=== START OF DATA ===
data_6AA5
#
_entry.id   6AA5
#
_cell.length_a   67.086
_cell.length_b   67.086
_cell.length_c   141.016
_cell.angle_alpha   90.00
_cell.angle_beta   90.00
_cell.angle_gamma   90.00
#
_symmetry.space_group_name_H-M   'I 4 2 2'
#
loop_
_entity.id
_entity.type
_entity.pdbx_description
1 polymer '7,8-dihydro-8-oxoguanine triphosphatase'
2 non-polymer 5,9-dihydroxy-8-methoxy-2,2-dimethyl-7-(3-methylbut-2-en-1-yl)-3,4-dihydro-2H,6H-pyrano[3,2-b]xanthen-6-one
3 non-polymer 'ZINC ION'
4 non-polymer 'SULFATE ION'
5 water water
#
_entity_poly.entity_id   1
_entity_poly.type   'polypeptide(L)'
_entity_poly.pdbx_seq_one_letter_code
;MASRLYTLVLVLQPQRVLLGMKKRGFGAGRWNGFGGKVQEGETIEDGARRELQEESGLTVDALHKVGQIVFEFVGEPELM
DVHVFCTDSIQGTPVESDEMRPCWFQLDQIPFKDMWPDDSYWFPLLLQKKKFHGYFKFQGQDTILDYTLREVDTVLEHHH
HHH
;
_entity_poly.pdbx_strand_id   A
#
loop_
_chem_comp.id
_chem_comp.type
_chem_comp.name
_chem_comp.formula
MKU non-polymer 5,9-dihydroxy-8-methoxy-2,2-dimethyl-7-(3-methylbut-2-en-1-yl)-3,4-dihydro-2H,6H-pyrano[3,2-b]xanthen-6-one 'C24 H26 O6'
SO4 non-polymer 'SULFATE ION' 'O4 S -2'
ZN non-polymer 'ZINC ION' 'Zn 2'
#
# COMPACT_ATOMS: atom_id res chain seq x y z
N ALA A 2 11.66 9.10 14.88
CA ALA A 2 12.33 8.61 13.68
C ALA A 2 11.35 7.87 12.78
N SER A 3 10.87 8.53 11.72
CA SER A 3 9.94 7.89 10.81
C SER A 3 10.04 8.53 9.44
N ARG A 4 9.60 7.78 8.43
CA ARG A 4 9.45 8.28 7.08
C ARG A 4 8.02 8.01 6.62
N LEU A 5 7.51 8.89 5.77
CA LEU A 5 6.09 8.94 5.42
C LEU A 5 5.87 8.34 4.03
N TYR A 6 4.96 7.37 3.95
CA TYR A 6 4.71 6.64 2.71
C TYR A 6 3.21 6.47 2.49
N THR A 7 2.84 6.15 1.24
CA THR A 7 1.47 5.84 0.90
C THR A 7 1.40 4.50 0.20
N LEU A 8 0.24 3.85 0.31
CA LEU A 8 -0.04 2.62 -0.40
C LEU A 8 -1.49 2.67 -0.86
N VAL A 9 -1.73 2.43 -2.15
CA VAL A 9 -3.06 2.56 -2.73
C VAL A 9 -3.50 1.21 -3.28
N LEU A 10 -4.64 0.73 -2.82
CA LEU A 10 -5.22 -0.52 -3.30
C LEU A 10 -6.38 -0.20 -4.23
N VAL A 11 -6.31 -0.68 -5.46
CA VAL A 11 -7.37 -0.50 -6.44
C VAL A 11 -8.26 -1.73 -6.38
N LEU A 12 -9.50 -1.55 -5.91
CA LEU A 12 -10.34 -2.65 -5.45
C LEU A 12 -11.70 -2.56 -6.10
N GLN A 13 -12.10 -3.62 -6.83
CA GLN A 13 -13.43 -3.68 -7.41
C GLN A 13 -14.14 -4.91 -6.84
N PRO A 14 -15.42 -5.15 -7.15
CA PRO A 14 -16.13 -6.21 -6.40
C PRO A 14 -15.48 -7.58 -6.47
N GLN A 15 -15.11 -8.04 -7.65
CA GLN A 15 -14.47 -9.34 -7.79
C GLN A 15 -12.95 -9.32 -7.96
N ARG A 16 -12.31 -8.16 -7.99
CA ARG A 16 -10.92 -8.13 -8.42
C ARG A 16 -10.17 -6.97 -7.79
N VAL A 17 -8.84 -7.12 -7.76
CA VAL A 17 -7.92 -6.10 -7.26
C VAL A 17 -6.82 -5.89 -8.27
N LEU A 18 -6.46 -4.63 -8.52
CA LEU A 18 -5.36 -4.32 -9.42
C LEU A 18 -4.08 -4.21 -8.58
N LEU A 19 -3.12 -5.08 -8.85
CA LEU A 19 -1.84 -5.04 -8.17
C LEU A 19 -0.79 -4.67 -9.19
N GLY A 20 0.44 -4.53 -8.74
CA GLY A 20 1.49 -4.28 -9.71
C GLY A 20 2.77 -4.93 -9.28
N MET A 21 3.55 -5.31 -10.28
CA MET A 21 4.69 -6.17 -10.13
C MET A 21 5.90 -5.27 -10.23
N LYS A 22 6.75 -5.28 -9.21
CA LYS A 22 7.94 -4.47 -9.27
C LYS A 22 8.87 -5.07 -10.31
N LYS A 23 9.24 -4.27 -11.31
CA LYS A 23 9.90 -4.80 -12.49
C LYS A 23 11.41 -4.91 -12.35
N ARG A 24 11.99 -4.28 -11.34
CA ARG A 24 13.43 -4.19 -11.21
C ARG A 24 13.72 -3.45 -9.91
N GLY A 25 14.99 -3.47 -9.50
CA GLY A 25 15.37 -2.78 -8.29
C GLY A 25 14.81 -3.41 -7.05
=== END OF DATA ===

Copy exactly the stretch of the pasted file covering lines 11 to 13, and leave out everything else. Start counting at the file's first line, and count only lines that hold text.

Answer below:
#
_symmetry.space_group_name_H-M   'I 4 2 2'
#